SOL 2 (2016) – making decisions
Today started the first day of ShortCourse – a weeklong “summer camp for BC Principals and Vice Principals. We got to meet our table-team (the soccer fanatics for our table).
We started out with a discussion introducing ourselves and thinking about: why are we here (both in the role of pvp and here at shortcourse) One of our key goals is thinking about our thinking – and to help with this we were led through a session around Ethical Decision Making – because so many of our decisions for ourselves, for our schools, for our districts are very complex and have answers that may change depending on the day…..
Liz Bell & Adam Baumann gave us a great reminder of ethical decision making and different levels of values:
Level one: pre-conventional morality: punishment/reward (what’s in it for me?)
Level two: conventional morality: perception/authority (what will others think?)
Level three: social contract/authority (what will I think)
None of these are based on age, but acknowledges that people are at all levels depending on what the issue is….(ie speeding….)
Group Question: What is the evidence at your school pointing to? And stages have nothing (okay – a little) with age.
Some key reminder around Ethical Fitness:
- Sustain moral responsibilities and principles
- Mentally engaged in decision making
- Caring enough to want “right” to prevail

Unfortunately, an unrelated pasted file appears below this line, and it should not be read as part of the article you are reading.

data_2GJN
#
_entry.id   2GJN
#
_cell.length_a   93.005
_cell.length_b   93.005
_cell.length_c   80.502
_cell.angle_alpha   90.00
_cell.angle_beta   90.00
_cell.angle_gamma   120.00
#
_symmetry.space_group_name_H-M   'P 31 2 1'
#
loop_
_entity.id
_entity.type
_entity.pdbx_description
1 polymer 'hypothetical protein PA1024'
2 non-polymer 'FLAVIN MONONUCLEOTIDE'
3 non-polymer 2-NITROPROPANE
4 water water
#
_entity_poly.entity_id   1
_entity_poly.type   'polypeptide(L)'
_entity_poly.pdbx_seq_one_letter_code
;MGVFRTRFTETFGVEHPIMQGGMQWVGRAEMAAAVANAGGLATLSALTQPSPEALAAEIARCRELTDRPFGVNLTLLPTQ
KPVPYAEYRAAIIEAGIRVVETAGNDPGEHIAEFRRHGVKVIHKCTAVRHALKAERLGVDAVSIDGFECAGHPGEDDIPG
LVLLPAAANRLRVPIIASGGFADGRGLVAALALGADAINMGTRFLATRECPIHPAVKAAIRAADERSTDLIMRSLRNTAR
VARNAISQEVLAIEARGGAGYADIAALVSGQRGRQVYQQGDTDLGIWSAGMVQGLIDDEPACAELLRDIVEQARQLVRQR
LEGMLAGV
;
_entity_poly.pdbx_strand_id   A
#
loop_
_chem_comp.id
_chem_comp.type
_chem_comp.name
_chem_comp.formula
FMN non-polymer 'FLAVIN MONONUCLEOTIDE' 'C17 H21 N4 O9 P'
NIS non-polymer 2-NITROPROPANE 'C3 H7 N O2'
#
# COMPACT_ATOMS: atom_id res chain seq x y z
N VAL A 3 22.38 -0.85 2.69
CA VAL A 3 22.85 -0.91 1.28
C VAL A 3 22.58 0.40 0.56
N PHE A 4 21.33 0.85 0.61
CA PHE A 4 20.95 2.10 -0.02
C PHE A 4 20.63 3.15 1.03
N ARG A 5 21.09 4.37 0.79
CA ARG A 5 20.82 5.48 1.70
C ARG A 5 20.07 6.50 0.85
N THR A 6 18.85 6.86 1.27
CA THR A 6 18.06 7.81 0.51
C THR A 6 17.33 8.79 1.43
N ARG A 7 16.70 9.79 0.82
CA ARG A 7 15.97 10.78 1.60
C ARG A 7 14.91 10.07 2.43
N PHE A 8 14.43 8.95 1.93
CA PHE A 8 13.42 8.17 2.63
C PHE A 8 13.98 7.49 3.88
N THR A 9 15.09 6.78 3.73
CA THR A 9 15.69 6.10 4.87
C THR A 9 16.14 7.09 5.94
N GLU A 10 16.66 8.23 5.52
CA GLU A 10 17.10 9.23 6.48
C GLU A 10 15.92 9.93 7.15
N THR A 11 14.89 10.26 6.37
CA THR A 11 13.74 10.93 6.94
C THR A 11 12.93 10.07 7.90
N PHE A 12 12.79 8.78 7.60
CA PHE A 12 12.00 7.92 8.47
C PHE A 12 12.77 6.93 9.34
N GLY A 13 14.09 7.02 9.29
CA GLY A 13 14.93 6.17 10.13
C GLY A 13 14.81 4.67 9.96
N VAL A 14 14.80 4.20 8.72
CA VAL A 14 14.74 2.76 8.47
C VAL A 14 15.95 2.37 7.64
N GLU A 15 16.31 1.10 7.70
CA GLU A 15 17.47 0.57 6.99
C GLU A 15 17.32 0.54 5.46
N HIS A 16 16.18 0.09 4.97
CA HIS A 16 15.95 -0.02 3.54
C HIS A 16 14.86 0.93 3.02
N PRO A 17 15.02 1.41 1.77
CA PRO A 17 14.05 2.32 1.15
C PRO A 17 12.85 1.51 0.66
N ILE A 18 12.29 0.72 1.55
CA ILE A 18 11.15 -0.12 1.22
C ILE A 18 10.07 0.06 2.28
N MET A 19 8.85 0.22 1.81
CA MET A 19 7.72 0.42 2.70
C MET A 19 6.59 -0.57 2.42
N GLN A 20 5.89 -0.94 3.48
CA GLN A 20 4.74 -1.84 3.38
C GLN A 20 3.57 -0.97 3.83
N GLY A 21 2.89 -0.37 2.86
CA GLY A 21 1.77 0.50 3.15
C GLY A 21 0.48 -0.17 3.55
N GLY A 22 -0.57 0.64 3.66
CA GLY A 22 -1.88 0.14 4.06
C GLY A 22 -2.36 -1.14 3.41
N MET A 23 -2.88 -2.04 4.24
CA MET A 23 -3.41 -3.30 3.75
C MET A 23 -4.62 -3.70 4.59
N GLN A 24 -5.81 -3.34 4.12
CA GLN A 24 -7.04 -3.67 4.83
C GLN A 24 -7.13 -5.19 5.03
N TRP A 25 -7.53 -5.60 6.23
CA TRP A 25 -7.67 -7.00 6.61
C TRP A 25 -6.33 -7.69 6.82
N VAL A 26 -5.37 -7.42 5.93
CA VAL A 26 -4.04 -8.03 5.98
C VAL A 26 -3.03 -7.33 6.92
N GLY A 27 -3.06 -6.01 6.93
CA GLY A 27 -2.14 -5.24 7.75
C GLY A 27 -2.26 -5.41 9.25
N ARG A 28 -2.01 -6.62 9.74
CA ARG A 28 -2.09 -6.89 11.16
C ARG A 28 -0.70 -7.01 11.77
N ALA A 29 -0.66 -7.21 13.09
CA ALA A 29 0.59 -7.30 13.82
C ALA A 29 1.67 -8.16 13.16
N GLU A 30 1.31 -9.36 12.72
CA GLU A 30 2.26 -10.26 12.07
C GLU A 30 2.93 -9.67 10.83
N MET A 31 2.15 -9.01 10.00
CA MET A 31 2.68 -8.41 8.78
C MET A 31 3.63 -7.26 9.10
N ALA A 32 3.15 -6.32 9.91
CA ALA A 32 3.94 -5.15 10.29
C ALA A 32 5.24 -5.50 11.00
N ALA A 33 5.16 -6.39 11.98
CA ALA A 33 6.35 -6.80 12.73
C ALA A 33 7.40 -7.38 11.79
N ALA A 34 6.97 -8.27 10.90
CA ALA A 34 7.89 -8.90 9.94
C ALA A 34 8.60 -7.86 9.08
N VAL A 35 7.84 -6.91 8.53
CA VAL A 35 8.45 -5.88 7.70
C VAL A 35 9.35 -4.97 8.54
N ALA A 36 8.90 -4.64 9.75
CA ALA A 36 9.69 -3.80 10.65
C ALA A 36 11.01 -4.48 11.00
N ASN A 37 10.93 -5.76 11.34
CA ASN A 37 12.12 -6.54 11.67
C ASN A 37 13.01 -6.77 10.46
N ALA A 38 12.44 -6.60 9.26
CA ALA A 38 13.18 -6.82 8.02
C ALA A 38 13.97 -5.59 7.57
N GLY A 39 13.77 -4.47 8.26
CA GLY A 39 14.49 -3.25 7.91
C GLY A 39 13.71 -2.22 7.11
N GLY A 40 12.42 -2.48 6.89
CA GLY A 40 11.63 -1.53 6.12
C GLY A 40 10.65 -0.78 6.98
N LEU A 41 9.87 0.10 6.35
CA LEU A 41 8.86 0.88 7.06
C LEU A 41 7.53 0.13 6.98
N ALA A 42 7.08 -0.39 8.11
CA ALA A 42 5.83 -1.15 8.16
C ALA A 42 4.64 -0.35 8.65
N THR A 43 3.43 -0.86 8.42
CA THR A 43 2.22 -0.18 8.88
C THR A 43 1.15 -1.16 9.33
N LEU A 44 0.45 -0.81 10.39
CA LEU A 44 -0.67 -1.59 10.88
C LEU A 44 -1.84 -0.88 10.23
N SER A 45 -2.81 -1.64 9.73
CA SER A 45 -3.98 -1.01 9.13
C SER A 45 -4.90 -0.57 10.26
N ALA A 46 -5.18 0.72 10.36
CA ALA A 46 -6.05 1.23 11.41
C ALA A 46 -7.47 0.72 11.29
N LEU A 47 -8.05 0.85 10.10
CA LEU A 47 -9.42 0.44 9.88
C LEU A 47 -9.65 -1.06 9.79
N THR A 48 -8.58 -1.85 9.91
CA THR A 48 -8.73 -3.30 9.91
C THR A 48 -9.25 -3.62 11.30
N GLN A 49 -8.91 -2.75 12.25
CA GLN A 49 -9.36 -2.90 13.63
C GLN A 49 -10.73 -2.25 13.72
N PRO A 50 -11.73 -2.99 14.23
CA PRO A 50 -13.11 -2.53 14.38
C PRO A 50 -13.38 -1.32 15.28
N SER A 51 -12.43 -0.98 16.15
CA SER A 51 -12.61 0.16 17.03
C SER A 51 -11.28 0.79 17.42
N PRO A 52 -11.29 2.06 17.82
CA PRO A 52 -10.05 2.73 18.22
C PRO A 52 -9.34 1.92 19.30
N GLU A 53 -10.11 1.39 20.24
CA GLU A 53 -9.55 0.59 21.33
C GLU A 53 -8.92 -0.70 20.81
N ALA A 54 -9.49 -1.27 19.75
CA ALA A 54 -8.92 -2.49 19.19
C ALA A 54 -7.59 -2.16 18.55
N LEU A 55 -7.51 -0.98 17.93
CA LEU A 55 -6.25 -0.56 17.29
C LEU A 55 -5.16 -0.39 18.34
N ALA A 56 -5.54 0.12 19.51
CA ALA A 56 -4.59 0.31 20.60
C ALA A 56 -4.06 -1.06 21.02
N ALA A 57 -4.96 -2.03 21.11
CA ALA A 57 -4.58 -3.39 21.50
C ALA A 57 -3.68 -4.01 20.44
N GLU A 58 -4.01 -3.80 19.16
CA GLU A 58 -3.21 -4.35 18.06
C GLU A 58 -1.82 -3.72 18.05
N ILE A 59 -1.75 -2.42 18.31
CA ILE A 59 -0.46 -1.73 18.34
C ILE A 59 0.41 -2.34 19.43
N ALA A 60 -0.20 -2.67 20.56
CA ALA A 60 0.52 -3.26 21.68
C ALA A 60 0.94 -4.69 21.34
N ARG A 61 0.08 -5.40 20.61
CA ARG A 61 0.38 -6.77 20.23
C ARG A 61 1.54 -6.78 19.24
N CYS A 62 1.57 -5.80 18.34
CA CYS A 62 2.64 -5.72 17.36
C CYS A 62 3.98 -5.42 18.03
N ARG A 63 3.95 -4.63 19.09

Group Question: Name the values you have (yourself as well as the learning community)
Morals have to do with right and wrong behaviour
Ethics pertain to the study of standards between and wrong behaviour
Ethical decision making:
Obedience to the unenforceable – because it’s the right thing to do
Obedience to the enforceable – because it’s the law
Testing for right-vs-wrong
- the legal test
- The professional standards test
- The gut feeling test
- The front-page test
- The role model test
Right vs right dilemma paradigms
Truth vs loyalty
individual vs community
short term vs long term
justice vs mercy
Ends-Based: utilitarianism (the greatest good for the greatest number)
Rules-Based: Categorical Imperative (I ought never to act except in such a way that I can also will that my maxim should become a universal law – Kant)
Care-Based: Golden Rule (do to others as you would have them do to you)
Highlight of using process/model: it sometimes slows things down so that you are making a mindful decision.
It is not about everyone liking your decision.
It is about people trusting that you have a process.
It is being able to articulate what your decision is and how you got to it.
It is about your values that consistently underlie your decision.
It is about listening to others, collaborating and revisiting if necessary.